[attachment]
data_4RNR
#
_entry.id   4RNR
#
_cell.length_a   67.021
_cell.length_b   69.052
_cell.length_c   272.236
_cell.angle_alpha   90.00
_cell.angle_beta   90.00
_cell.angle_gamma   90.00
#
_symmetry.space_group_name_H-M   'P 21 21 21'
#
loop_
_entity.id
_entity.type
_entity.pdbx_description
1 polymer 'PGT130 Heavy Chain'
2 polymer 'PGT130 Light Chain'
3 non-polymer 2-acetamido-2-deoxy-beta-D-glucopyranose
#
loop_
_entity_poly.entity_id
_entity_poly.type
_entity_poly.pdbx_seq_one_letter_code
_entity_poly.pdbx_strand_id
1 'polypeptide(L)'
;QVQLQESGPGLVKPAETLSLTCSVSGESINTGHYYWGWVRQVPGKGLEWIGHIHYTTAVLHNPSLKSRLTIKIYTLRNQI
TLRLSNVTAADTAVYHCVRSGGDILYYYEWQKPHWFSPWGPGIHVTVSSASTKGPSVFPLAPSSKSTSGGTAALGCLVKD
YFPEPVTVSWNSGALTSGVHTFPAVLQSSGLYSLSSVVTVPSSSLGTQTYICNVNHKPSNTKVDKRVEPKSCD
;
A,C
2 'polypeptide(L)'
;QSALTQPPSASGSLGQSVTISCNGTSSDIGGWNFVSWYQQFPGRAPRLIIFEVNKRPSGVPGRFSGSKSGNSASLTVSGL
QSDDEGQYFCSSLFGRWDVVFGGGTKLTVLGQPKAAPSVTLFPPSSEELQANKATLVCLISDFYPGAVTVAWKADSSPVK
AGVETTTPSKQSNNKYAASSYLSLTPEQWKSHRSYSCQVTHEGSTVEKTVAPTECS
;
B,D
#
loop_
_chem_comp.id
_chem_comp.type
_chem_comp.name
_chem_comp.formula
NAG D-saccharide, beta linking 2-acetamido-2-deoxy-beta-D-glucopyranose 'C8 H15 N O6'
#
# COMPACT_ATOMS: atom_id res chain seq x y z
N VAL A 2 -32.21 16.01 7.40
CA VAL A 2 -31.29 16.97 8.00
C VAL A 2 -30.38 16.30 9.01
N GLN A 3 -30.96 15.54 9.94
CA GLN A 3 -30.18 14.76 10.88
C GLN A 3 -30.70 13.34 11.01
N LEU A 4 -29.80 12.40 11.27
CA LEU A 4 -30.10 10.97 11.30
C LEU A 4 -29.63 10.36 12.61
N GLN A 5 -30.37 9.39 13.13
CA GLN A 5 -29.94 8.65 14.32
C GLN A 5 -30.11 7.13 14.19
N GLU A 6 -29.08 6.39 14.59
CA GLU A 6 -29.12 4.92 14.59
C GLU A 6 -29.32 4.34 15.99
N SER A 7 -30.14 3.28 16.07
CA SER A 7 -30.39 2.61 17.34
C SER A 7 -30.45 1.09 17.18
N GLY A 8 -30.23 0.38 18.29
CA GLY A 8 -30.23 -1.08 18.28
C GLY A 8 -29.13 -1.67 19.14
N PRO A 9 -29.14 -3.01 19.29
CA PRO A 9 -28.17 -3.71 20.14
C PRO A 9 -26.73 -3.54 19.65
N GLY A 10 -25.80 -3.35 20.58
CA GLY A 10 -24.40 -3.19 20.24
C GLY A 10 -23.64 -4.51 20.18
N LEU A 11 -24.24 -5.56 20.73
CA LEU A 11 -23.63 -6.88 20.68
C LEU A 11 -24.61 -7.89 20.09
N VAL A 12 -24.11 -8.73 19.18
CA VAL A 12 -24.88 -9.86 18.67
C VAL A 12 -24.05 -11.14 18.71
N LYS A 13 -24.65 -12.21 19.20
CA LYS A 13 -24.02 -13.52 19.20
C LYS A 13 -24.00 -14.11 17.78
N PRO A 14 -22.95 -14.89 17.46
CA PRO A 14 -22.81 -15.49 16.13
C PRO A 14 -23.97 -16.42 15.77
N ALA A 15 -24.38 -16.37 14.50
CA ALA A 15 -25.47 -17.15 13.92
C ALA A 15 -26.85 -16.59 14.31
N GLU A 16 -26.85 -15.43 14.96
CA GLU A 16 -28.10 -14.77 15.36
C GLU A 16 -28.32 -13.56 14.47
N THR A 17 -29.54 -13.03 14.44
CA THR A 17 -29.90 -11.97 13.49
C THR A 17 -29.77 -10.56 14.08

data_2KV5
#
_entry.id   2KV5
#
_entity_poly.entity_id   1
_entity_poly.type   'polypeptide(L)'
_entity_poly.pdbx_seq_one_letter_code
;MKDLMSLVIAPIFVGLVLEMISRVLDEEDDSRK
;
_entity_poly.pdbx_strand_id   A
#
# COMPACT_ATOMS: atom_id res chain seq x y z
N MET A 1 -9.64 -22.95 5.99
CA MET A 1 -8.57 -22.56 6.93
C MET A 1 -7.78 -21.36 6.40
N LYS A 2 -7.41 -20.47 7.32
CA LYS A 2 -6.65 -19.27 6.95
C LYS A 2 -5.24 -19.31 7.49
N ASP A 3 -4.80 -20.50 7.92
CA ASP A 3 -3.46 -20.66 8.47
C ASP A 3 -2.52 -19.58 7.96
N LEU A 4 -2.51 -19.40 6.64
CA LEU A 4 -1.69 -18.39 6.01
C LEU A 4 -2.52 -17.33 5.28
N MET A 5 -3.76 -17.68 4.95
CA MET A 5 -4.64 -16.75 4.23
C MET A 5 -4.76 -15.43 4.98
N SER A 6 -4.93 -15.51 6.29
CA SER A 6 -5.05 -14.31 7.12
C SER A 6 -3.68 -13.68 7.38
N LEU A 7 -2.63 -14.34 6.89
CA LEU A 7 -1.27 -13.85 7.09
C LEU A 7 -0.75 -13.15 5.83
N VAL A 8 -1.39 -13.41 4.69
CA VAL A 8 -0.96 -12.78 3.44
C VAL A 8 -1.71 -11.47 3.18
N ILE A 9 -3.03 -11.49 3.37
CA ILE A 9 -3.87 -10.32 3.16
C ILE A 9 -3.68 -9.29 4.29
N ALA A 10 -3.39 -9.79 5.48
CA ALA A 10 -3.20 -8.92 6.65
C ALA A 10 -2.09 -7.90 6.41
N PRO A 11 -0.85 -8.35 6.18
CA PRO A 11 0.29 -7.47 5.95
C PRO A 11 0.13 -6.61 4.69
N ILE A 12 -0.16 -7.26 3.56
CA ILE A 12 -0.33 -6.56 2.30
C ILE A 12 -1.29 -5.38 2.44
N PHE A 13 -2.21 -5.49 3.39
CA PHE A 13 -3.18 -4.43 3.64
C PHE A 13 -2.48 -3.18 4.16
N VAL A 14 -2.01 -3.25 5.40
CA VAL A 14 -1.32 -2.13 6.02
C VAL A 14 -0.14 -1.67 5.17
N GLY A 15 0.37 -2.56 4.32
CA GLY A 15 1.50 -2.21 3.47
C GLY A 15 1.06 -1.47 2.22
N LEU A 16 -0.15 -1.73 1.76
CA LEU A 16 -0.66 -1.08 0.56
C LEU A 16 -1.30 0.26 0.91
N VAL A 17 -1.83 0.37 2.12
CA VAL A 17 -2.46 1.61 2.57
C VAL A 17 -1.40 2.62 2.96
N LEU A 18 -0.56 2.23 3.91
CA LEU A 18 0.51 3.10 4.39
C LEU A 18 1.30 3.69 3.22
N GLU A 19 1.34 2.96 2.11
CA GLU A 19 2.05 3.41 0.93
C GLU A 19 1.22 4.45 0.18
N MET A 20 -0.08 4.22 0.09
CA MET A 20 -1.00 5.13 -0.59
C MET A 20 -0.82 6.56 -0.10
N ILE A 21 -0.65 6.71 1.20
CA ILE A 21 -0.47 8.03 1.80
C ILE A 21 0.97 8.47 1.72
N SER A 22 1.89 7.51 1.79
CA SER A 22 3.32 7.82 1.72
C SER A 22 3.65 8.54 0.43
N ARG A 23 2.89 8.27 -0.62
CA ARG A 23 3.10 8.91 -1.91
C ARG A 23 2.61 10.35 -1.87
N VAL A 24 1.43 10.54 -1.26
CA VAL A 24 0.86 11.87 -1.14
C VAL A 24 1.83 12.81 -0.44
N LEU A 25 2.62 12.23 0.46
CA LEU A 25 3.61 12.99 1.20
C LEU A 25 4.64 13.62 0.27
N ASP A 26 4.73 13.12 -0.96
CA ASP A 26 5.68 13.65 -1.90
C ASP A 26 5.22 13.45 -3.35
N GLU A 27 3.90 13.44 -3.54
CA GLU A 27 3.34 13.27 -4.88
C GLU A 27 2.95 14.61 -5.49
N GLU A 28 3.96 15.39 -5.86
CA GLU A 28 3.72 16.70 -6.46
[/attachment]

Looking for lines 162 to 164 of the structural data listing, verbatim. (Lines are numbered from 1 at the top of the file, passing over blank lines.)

N GLU A 19 1.34 2.96 2.11
CA GLU A 19 2.05 3.41 0.93
C GLU A 19 1.22 4.45 0.18